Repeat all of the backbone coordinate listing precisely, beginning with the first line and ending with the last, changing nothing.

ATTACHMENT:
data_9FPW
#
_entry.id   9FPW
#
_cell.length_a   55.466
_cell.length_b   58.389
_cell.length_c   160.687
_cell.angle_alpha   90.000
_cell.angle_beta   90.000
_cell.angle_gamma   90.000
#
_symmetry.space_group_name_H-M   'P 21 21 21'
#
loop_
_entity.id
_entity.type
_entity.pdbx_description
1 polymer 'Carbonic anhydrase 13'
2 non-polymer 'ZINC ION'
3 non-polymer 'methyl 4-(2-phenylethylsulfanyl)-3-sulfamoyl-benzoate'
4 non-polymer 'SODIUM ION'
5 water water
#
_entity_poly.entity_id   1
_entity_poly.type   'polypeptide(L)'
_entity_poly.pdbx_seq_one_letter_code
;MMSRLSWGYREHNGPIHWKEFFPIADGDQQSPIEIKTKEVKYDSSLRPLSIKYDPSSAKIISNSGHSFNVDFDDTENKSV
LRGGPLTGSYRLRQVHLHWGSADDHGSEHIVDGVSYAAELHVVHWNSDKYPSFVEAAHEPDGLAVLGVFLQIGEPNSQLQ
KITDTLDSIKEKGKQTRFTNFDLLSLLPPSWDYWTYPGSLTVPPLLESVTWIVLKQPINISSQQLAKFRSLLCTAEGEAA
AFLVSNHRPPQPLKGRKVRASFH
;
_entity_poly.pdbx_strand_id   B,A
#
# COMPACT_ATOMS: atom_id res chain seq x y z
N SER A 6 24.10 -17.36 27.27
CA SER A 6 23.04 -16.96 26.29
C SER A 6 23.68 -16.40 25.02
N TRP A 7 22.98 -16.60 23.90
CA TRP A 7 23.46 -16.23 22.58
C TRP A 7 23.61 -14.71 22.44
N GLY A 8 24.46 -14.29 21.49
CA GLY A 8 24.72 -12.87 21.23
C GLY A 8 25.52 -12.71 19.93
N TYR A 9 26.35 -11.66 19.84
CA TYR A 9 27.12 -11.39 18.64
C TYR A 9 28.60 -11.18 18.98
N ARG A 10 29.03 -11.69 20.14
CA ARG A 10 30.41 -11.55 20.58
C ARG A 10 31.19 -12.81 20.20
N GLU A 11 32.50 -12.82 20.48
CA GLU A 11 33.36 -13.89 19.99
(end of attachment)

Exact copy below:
data_9FPW
#
_entry.id   9FPW
#
_cell.length_a   55.466
_cell.length_b   58.389
_cell.length_c   160.687
_cell.angle_alpha   90.000
_cell.angle_beta   90.000
_cell.angle_gamma   90.000
#
_symmetry.space_group_name_H-M   'P 21 21 21'
#
loop_
_entity.id
_entity.type
_entity.pdbx_description
1 polymer 'Carbonic anhydrase 13'
2 non-polymer 'ZINC ION'
3 non-polymer 'methyl 4-(2-phenylethylsulfanyl)-3-sulfamoyl-benzoate'
4 non-polymer 'SODIUM ION'
5 water water
#
_entity_poly.entity_id   1
_entity_poly.type   'polypeptide(L)'
_entity_poly.pdbx_seq_one_letter_code
;MMSRLSWGYREHNGPIHWKEFFPIADGDQQSPIEIKTKEVKYDSSLRPLSIKYDPSSAKIISNSGHSFNVDFDDTENKSV
LRGGPLTGSYRLRQVHLHWGSADDHGSEHIVDGVSYAAELHVVHWNSDKYPSFVEAAHEPDGLAVLGVFLQIGEPNSQLQ
KITDTLDSIKEKGKQTRFTNFDLLSLLPPSWDYWTYPGSLTVPPLLESVTWIVLKQPINISSQQLAKFRSLLCTAEGEAA
AFLVSNHRPPQPLKGRKVRASFH
;
_entity_poly.pdbx_strand_id   B,A
#
# COMPACT_ATOMS: atom_id res chain seq x y z
N SER A 6 24.10 -17.36 27.27
CA SER A 6 23.04 -16.96 26.29
C SER A 6 23.68 -16.40 25.02
N TRP A 7 22.98 -16.60 23.90
CA TRP A 7 23.46 -16.23 22.58
C TRP A 7 23.61 -14.71 22.44
N GLY A 8 24.46 -14.29 21.49
CA GLY A 8 24.72 -12.87 21.23
C GLY A 8 25.52 -12.71 19.93
N TYR A 9 26.35 -11.66 19.84
CA TYR A 9 27.12 -11.39 18.64
C TYR A 9 28.60 -11.18 18.98
N ARG A 10 29.03 -11.69 20.14
CA ARG A 10 30.41 -11.55 20.58
C ARG A 10 31.19 -12.81 20.20
N GLU A 11 32.50 -12.82 20.48
CA GLU A 11 33.36 -13.89 19.99